“[I] didn’t want to look back at this moment as a moment of weakness but rather a moment when I persevered,” he added. 

Budino, on the other hand, shared that creating and finishing their research study in an online setup became “mentally taxing” for her team. 

“[T]here are days where we barely function at all. […] There are days where we have our internal breakdowns. We doubted our own study multiple times before. It’s always a matter of wanting to give up and realizing that we have a responsibility to continue,” she said.

Galang said that one of the challenges they faced was to figure out how their story would grab the readers’ attention, especially during the time when the news are bombarded with Covid-19 stories. 

“[The] challenge storywise is how will we frame this story [..] [in] such a way na the reader will pay attention to this health issue na hindi siya masasapawan ng Covid-19 pandemic,” Galang said. 

Arugay and Topacio both said that preparation is important when joining competitions. Topacio stressed the need to observe and listen to how panelists ask questions. 

Budino emphasized the importance of asking for help during competitions like the PJRC.

“Don’t be afraid to ask help from other people. Carlito, Coleen, and I had each other’s backs from the moment we were told that we will submit our abstracts to PJRC. Our thesis coordinator contributed a lot as well. Her encouraging words made us happier more than winning,” she said.

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Educ ex-dean is new co-editor of Routledge gerontology journal

De Guzman will be replacing Nieli Linger from the College of New Rochelle. He will have a four-year term from May 2021 to December 2025. 

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Prof. Allan de Guzman, Ph.D

Former College of Education dean was appointed yesterday, May 4, as the new co-editor of  the Routledge-published Educational Gerontology Journal. 

Prior his appointment, Prof. Allan de Guzman, Ph.D, who leads the Educational Gerontology Research Interest Group in the UST Research Center on Social Sciences and Education, has already been serving as an international advisory board member for the journal.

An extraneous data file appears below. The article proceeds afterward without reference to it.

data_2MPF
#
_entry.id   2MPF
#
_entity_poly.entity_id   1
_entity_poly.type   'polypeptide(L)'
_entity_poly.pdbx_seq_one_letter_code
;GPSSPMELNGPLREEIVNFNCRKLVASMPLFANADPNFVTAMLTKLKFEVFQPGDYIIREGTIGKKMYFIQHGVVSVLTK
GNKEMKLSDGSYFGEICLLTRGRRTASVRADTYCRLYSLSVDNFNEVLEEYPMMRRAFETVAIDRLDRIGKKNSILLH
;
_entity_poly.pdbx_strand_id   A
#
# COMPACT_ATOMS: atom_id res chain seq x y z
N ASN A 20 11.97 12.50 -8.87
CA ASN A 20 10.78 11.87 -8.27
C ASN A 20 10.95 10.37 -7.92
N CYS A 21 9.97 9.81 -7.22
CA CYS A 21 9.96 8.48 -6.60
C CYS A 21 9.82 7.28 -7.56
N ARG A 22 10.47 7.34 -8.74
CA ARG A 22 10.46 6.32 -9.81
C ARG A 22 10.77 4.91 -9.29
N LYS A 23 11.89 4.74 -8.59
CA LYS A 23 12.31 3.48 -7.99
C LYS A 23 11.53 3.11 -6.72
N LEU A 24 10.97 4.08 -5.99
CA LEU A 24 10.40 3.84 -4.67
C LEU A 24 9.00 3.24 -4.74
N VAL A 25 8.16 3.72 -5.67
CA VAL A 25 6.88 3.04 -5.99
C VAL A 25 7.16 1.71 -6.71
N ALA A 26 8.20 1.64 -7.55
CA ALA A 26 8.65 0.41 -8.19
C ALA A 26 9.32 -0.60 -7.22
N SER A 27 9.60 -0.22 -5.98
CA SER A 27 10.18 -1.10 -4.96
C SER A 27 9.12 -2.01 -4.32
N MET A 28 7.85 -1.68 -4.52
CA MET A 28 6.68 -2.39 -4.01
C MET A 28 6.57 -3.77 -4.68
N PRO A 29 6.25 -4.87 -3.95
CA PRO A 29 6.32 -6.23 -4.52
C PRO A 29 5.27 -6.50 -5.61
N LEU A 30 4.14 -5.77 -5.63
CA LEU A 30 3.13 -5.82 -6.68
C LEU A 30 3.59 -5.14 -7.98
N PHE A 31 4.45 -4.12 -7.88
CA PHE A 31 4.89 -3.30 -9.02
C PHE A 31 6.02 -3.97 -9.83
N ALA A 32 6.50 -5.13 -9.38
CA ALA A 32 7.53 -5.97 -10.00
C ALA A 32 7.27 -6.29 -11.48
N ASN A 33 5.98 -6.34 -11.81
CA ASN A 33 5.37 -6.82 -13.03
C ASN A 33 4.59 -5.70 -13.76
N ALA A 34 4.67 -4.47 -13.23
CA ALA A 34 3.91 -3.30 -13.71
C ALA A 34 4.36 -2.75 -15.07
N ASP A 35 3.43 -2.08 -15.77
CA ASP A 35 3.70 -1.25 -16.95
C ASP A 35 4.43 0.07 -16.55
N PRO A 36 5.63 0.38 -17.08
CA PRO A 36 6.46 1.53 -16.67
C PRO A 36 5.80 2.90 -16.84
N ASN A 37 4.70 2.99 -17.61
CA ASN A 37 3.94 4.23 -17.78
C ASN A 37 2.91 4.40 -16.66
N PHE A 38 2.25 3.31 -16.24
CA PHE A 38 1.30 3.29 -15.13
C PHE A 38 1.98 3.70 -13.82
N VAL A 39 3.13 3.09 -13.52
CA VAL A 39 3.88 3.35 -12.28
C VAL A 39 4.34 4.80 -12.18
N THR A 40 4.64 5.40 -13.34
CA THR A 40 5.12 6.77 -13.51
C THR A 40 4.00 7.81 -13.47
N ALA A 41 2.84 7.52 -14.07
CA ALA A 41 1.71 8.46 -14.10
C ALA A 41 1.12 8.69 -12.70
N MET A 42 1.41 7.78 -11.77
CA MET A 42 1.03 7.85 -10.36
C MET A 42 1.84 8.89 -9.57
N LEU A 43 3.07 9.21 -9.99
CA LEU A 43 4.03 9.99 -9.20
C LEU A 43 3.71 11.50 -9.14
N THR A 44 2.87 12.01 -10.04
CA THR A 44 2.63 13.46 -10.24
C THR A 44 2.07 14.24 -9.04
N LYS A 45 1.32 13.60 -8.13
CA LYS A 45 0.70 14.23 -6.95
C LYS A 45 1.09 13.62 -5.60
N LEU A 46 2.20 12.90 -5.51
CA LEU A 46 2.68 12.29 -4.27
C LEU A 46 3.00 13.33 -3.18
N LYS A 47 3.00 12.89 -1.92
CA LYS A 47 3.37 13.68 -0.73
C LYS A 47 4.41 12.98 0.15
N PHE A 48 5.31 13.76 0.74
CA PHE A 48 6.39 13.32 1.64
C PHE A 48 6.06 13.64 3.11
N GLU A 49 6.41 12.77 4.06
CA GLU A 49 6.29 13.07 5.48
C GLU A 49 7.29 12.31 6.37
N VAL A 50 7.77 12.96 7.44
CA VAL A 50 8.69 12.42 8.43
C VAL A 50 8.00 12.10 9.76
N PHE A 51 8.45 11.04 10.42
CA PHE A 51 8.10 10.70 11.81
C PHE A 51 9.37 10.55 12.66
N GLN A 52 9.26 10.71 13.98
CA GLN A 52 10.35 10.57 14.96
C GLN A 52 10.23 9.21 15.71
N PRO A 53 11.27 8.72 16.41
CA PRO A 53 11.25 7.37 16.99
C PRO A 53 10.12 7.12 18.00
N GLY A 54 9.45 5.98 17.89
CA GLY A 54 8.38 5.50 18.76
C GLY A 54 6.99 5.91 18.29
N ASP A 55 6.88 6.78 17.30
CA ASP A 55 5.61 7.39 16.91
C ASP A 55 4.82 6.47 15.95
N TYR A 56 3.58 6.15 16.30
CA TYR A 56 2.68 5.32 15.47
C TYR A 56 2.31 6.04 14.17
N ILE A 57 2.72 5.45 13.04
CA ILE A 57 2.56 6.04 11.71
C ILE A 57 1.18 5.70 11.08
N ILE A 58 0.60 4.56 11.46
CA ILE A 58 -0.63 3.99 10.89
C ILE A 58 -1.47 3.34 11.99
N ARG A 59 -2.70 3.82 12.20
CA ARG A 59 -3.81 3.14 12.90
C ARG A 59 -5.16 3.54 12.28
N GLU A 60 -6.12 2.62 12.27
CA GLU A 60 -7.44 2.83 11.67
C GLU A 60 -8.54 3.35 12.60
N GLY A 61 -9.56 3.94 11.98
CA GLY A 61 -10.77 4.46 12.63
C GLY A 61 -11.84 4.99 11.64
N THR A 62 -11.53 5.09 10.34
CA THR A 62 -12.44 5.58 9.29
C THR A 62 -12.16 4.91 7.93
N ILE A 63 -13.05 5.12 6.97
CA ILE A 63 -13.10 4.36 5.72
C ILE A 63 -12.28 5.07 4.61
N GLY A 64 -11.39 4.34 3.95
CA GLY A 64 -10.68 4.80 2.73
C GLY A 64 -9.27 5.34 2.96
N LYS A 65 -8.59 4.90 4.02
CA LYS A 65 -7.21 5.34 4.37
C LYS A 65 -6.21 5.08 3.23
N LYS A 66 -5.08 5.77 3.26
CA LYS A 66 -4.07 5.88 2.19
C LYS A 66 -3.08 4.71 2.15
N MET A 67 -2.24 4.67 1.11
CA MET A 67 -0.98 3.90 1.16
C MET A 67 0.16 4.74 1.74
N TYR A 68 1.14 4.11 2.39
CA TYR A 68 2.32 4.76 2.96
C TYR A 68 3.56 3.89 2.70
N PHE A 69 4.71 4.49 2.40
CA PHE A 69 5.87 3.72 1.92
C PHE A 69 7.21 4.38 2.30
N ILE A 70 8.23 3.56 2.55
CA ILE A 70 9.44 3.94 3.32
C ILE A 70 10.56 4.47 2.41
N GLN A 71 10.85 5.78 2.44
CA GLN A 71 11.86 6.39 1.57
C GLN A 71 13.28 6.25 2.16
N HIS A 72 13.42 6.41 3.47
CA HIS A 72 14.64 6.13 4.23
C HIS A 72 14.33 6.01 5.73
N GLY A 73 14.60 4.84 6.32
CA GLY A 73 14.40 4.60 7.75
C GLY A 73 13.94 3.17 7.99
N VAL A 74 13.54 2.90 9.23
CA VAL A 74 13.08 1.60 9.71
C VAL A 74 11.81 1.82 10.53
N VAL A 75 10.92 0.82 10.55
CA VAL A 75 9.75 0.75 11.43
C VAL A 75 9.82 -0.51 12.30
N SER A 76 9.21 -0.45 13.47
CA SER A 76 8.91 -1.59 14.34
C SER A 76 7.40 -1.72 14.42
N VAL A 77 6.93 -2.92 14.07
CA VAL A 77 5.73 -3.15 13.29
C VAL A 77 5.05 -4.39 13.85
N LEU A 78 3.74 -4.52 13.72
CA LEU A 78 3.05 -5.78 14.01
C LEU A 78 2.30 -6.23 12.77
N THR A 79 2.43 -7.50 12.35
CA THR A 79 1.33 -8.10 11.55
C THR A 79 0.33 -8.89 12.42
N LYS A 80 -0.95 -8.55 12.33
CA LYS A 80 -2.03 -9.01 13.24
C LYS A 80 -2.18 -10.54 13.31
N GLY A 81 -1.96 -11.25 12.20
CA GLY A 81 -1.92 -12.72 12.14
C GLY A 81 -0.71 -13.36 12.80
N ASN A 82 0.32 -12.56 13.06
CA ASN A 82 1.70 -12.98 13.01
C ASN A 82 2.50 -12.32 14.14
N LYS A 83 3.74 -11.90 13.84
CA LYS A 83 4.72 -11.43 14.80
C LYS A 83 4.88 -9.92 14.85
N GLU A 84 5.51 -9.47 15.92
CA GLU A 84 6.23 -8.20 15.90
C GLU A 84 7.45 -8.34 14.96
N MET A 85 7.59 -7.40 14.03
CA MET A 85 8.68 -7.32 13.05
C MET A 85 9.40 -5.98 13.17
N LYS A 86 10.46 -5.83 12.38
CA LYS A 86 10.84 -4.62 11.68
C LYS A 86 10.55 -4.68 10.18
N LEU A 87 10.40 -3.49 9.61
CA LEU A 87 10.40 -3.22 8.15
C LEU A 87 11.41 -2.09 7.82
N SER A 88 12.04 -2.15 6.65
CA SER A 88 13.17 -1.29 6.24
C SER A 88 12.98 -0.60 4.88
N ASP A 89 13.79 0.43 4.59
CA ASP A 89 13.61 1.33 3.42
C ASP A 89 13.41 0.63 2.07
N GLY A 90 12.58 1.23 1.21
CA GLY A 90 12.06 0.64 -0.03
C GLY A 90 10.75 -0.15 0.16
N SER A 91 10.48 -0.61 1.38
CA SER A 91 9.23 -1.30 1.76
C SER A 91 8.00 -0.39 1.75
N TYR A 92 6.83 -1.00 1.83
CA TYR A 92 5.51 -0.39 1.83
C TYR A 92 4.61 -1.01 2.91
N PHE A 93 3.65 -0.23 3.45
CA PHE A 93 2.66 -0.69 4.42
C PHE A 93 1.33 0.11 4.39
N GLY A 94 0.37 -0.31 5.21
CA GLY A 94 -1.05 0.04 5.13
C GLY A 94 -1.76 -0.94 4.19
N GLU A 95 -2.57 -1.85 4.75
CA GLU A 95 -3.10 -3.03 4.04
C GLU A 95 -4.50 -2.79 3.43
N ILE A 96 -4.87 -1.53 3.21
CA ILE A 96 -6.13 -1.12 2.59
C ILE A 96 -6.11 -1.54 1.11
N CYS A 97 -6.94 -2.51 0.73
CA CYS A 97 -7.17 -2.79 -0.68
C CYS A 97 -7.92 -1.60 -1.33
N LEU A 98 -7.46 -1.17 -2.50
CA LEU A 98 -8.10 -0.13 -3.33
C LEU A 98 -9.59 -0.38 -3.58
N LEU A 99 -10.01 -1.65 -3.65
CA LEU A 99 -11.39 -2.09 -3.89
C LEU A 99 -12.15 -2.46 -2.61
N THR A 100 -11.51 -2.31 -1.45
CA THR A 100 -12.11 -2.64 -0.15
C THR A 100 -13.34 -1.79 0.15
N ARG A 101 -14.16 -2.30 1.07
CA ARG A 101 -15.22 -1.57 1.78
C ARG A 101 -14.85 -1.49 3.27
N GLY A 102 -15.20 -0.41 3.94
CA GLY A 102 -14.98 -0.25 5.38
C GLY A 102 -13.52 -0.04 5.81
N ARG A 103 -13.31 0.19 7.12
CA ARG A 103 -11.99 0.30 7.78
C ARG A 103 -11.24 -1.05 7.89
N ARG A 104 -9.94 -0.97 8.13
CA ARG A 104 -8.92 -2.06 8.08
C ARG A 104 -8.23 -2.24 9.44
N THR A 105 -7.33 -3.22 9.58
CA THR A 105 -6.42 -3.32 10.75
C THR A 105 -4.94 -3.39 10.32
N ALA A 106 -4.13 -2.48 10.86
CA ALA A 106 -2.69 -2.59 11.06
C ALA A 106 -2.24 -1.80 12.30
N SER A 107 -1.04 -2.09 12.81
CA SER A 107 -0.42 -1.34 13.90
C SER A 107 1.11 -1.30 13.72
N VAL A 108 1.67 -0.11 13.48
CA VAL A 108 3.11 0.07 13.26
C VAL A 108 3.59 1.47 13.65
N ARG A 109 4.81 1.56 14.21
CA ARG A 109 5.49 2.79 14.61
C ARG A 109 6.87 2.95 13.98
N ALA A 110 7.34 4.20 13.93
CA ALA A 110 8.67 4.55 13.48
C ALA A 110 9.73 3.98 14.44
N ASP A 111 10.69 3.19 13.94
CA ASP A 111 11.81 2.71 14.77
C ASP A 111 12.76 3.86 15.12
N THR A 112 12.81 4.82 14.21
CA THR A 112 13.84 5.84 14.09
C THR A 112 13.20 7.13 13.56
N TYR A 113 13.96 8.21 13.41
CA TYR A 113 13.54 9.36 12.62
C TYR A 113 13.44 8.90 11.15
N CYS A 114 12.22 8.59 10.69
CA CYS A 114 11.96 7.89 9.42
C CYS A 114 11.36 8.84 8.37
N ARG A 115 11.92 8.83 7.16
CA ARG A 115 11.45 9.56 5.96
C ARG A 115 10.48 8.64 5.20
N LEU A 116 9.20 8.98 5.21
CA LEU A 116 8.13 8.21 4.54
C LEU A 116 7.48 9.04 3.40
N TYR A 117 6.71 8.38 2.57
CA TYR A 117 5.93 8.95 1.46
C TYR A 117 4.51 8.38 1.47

De Guzman will be replacing Nieli Linger from the College of New Rochelle. He will have a four-year term from May 2021 to December 2025. 

He already published 126 articles in various ISI-listed journals and worked as an editor, board member, and reviewer for top international journals. 

His field of research is usually on topics related to adult learning, teacher education, comparative education and educational leadership and management. He is currently handling research courses in both CTHM and UST Graduate School. 

De Guzman is currently working as a research fellow for the Southeast Asian Ministers of Education Regional Centre for Innovation Technology and he president of the Metrobank Foundation Network of Outstanding Teachers and Educators.

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Journo kickstarts community ‘meryendahan’

Instead of giving away vegetables for ingredients just like in traditional community pantries, Lora’s community meryendahan provides cooked meals. 

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Photo courtesy of journalism sophomore Alexandra Lora.

Despite the heavy workload and multiple writing commissions, second year journalism student Alexandra Lora kick-started a “community meryendahan” in her Barangay Hulo neighborhood in Mandaluyong. 

The soup kitchen style community pantry started on May 1. Instead of giving away vegetables for ingredients just like in traditional community pantries, Lora’s community meryendahan provides cooked meals. 

“I came up with this concept of community pantry because I know for a fact not everyone, especially those who are in need, has the resources or appliances to cook or prepare food. Giving them cooked and prepared food, as in kakainin nalang, I believe, will help them a lot,” she told TomasinoWeb.

Knowing the struggle of putting food on the table since the pandemic began inspired Lora to set up her pantry. 

“The number of people in Mandaluyong that I know because of the prolonged lockdowns is struggling to place food on their tables,” she said, adding that the Maginhawa initiative inspired her as well.

“The community meryendahan cooks and prepares food for Mandaleños, specifically around Barangay Hulo. The food prepared is also from a karinderya across our house, which is owned by an elderly couple who, up to now, is striving to get through every day,” she said.

To fund the pantry, Lora raised money by doing poetry, short stories, and sometimes essay proofreading commissions. 

The pantry functioned for two days. Lora said, however, that it may continue if donations would pour in. 

“I aim to keep it up longer than May 2, but for that to happen, donations would be highly appreciated. Donations both in kind and in cash will help a lot for us to continue to buy what is needed to keep cooking and serving those who are in need,” she added.

Community pantries started in April at Maginhawa Street, Quezon City by Ana Patricia Non, which eventually sprouted across different parts of the country and even abroad.

As of this writing, there are at least 350 active pantries in the country, including the community pantries set up by the UST Center for Campus Ministry along the streets of Dapitan and P. Noval.